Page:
Route 66

CB650F

Premier Member
#1
I was flipping through the big list of rides and found some really neat ones. There's the lighthouse series, the national parks, the pressed pennies, Mississippi river rides, Eggsanity, Why? Why not!, Heaven to Hell, Earth to Moon, and so many more. What there isn't, or at least I can't find, is a Route 66 ride. That seems strange to me. Route 66 was used for so long, by so many people, and is an iconic American drive with plenty of history behind it. Some of it has been overlaid by the interstate system, but it's still there. It's about 2400 miles with speed limits between 55 and 75 which seems perfect for a multi day ride. It would likely be a slow average speed ride, but it definitely seems feasible. There are also tons of attractions to stop and check out. I could even see having a very tight time limit, but giving half an hour credit for each attraction you can prove you visited. That way it kinda forces you to check things out while riding just to get extra time.

I don't know, I'm just thinking out loud. But really, why no Route 66 ride?
 

Dann

Active Member
#3
Like kwthom said, there is no longer a contiguous Route 66 that exists.

Here's a gpx file of route 66 including some different alignments that have been modified over the years.
I plan to do it from Springfield MO to Chicago IL on my way back from the Ozark mountains next summer.
 

Attachments

kwthom

Rider
Premier Member
IBA Member
#4
With the recent announcement of the Interstate series of rides, I'm not certain there was any rides that were entirely along a designated road.

Now, a 'point A to B' ride (like Why? to Whynot!) has only a couple of really basic route changes that are possible. It would see that one common thread of LD riders is the ability to distill a route to it's most fundamental - quickly! :)
 
#7
This is a great idea that I too have been interested in doing. I have traveled most of Route 66 on my motorcycle and it is not as easy as one might think. People are constantly stealing collecting signs for their personal sign collections and it is marked better in some locations than others. There are also sections with only one access point between two dead ends. There is also one location where it crosses itself. The eastern terminus of it runs through some of the most dangerous neighborhoods in Chicago. During my 48 state trip and quest for the National Parks Master Traveler award in 2017, I travel on Route 66 from the eastern terminus in Chicago to Oklahoma City on my way back home to take care of some business before continuing my quest. I stopped to get fuel and ended up conversing to two police officers from two different suburb cities of Chicago and both of them advised me not to go to the terminus and gave me a safer place to start my trip down the mother road. I also ran into the same thing for St Louis from a suburb city's City Judge. I took their advise. There are quite a few "Rides" already established that one can participate in. However, 2026 will be the 100th anniversary of it and would be a great award.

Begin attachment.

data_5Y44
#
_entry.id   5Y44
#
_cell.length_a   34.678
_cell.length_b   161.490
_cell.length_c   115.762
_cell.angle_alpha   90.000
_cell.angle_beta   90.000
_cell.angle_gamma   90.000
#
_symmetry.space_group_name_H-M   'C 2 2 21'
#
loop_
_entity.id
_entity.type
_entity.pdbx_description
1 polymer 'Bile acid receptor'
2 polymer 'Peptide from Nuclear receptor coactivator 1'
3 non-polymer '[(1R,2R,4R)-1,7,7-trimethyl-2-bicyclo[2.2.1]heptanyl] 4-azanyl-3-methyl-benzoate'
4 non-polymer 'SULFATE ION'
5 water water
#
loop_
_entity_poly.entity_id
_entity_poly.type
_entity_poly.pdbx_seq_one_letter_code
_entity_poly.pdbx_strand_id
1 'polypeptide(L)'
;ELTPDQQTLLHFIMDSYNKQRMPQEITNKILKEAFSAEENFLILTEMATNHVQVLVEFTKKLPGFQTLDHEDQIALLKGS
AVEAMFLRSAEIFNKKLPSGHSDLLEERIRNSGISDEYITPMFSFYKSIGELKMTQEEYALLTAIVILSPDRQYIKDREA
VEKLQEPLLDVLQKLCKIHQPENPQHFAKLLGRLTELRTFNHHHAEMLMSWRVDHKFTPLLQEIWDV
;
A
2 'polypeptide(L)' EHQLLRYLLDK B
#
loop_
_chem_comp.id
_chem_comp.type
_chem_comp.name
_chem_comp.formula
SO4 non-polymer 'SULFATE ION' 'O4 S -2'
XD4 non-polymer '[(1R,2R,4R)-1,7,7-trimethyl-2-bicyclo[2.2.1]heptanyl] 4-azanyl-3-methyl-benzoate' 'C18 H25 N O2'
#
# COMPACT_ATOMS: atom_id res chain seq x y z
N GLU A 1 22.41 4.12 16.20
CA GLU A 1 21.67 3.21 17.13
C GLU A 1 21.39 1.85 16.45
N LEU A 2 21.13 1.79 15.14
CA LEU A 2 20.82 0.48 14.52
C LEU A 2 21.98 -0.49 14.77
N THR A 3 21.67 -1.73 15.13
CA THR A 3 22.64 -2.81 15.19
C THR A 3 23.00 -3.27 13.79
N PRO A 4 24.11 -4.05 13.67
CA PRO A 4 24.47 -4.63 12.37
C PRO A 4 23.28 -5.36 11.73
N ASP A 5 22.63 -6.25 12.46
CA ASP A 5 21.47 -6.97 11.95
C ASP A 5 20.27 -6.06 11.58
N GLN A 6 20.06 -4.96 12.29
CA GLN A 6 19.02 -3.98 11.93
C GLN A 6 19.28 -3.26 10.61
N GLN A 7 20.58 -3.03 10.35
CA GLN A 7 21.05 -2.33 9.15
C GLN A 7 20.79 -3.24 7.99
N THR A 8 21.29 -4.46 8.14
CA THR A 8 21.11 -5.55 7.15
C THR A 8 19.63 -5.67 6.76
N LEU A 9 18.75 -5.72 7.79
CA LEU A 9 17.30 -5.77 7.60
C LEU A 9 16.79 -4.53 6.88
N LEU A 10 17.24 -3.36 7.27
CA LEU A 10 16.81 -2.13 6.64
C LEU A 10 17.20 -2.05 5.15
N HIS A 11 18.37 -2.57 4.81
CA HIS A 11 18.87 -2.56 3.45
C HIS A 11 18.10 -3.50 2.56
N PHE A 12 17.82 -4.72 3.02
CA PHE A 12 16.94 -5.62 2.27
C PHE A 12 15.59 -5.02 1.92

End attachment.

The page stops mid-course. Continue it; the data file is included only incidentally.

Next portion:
I have kicked a few ideas around in my head and I like CB650F's idea of time bonuses for actually seen the attractions along the way. There are so many options to make this fun for all types of riders. In the Ironbutt mantra of covering x number of miles x number of hours there could be the End to End basic, Silver and Gold awards. Since Route 66 is loaded with attractions of americana, I do like the idea that they can be used as time bonuses. Some of these attractions could be used as mandatory too. I would like to hear from others on this.
 
#8
I agree with Russ. I have also ridden most of 66 that I could find. The signage can be vague at times. What I have not covered by motorcycle I have in a cage. Some of it when it was still the "Mother Road". Years ago I traveled 66 from St. Louis to Joplin, sometimes from Joplin to OKC, (and reverse) more times than I care to remember. There is a two part video of Route 66. Many of the places shown on it I have actually stopped at or spent the night back in "the day". Lucille's near Hydro, Oklahoma, was very popular with college kids. She used to have the coldest beer in the state.:cool:
 

keithu

Premier Member
#9
This would be a pretty interesting ride. The mystique of Route 66 is closely intertwined with the whole concept of the American road trip. There have been so many alignments of US-66 that I think it would have to be based around points of interest rather than specific roads.
 
#13
We have several years before it's centennial to come up with good routes. Maybe we just really need a set of parameters. Spotwalla would be a must as it parallels the new road quite a few places. End to end is shorter than the ride around Texas but the slower speeds, the many small towns and looking for the route should make it very challenging.
 

cougar

Active Member
#14
That's quite a long trip for a bike ride. I hope you enjoy it. Planning on doing plenty of sight-seeing while you're here?
Yep, the whole trip is based around sightseeing all of the crappy attractions along the old Route 66

We've driven part of it a few years back when in Arizona and will spend 2-3 weeks doing the whole length next visit on bikes